Australian journalist Avi Yemini has secured an expedited hearing in his lawsuit against officials at the Victorian government for denying him a media pass to the Parliament of Victoria.
Avraham Shalom Yemini, the Australian Bureau Chief of Canadian media Rebel News, argued that the trial date, which was scheduled in September next year, should be brought forward since he can’t do his job as a journalist.
A directions hearing has now been scheduled for March 9 in the Victorian Supreme Court.
Yemini was ejected from a public press conference by Victoria Police on Feb. 17 after a request by a personal staff member of Daniel Andrews, the Victorian premier.
He has recruited high profile media lawyers for his legal team, including Justin Quill and barrister Will Houghton QC, who recently successfully challenged Victoria Police’s ban on aerial protest telecasts.
Will Houghton QC, representing his client, said in a hearing on Wednesday that an urgent judicial review of the matter is needed, considering the upcoming state election next year.
“We can’t stress highly enough that next year will be a big year for political news leading up to an election in November,’ he said.
“Certainly, members of the public in Victoria are well served by the mainstream media, but there is always room for an alternative voice and that is not currently being heard because of the prohibition on the ability of my client to enter the [parliamentary] precinct.”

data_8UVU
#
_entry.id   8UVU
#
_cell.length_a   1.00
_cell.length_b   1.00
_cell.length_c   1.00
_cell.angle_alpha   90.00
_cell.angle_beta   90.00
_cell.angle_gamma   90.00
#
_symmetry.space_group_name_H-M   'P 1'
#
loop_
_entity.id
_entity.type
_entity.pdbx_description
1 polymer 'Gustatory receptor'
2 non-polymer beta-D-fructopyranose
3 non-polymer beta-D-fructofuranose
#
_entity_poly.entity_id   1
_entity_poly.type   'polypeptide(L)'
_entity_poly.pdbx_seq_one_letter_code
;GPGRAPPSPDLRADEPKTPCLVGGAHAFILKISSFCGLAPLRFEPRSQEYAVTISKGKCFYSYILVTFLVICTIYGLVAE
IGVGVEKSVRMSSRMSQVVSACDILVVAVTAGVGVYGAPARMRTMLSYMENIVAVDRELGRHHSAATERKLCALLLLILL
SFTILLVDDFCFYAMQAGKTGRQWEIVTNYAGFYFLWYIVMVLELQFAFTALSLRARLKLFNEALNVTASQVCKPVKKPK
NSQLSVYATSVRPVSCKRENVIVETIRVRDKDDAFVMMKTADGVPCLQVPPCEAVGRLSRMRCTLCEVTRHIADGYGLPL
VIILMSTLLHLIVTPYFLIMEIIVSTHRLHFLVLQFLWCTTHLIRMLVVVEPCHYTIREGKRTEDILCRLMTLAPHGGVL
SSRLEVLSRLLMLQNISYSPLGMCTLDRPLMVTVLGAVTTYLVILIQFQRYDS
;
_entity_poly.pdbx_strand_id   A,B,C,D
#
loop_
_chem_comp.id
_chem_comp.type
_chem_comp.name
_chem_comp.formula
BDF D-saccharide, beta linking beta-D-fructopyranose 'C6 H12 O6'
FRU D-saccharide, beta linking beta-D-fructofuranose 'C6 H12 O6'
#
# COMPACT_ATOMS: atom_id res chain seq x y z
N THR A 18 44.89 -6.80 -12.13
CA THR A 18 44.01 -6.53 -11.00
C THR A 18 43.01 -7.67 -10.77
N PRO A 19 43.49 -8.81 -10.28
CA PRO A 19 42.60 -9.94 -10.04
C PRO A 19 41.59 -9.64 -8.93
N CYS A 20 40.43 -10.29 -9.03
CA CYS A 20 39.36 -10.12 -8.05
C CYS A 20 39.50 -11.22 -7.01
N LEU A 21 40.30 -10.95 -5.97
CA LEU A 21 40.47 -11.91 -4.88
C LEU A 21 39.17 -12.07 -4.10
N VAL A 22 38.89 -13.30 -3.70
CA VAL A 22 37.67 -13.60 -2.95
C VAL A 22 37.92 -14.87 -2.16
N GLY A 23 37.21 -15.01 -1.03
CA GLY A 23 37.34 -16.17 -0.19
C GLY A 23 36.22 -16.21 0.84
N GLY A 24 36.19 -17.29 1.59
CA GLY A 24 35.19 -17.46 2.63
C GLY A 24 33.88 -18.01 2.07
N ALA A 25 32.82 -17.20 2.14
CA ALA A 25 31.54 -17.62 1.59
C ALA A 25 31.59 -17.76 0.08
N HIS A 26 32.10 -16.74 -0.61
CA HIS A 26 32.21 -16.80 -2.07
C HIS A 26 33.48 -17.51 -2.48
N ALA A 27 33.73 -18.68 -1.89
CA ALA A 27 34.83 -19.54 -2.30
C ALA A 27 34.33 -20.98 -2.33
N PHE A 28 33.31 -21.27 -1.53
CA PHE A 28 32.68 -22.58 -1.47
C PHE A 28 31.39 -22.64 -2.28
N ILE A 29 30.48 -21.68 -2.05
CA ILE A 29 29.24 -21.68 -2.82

The court was told that Yemini applied for a media pass in March and had followed up a number of times. In July, he received a response telling him that his application was not approved, saying “we only move media passes to employees of accredited media organisations.”
“We are quite strict about to whom we provide media passes. We have only limited space in our press gallery, and we are obviously a building that requires stringent security protocols,” reads the email to Yemini.
Glyn Ayres, representing three parliamentary officeholders sued by Yemini, rejected by saying that it didn’t impact Yemini’s ability to report.
“He’s still entirely able to report on and comment on proceedings of parliament—he’s able to approach members of parliament if he wishes to attempt to speak to them.”
Yemini told The Epoch Times that his team is expecting the case to be heard in March as opposed to September.
When asked about the defendant solicitor’s comment, he replied: “If what Glyn was arguing had any merit, then why do any media outlets need passes? It was just another poor attempt by the state to keep Rebel News out of the Parliament press gallery.”
Judicial Registrar Martin Keith agreed that it was important that the matter be heard quickly and ordered documents to be filed by both parties before February.